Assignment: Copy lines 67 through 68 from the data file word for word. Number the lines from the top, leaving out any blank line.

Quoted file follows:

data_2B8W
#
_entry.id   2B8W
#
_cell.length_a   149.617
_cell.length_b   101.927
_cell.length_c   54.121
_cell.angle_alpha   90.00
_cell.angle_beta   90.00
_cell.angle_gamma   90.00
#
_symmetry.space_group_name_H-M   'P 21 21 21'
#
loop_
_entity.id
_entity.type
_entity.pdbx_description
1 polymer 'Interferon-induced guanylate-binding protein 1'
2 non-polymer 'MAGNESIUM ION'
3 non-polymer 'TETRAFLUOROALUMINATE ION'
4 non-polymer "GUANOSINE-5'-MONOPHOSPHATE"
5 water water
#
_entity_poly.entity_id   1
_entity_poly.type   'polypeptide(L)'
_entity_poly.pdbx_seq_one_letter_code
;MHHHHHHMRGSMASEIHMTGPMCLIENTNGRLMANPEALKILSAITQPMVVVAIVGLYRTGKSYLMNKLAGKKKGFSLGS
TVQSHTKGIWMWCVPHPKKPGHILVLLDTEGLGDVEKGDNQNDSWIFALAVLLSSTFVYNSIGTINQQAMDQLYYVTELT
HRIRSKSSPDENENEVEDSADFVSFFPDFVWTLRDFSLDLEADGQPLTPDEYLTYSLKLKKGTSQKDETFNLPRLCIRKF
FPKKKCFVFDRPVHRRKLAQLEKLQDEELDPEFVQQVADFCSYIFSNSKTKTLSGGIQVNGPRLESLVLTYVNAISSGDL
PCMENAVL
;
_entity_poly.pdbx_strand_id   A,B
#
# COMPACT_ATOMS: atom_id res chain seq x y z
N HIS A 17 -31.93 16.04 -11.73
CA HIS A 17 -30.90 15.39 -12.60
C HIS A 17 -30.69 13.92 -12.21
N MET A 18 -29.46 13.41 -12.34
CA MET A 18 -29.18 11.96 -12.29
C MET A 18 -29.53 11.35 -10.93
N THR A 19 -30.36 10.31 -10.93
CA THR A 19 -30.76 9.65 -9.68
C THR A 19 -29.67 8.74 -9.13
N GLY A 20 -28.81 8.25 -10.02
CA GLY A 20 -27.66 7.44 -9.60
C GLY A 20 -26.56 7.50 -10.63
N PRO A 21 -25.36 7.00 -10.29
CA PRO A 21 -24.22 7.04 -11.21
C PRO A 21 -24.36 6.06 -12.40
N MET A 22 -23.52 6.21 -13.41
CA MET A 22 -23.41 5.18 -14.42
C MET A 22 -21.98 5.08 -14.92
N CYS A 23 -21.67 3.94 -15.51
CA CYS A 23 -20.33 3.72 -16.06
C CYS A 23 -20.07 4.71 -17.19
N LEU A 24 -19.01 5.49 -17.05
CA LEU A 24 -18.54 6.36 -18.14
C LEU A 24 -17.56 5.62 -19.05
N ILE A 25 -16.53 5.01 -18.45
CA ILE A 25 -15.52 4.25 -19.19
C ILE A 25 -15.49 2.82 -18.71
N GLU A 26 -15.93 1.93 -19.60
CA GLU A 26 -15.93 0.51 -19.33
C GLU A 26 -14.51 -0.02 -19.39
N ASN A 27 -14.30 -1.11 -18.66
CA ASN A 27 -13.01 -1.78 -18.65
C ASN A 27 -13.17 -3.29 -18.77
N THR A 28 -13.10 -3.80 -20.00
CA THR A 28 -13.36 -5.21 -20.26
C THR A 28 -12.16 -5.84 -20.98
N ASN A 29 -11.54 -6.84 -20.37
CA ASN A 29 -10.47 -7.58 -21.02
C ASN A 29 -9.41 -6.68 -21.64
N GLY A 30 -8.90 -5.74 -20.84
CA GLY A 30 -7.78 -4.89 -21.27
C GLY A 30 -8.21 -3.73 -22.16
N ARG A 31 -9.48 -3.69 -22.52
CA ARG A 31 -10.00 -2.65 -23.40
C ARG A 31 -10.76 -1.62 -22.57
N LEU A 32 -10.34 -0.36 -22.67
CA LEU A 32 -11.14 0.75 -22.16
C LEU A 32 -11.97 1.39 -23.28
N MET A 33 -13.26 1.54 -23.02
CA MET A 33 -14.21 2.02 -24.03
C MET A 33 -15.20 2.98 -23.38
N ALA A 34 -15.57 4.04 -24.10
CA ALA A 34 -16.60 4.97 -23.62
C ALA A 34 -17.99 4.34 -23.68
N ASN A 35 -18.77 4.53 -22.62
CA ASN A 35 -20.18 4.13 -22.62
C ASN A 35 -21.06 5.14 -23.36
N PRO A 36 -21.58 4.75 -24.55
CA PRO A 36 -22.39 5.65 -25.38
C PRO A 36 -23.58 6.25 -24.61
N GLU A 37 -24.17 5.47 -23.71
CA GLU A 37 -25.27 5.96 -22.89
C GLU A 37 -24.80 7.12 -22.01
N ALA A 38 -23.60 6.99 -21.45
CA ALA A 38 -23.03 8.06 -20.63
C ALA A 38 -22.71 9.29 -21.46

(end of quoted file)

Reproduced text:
CA ASN A 27 -13.01 -1.78 -18.65
C ASN A 27 -13.17 -3.29 -18.77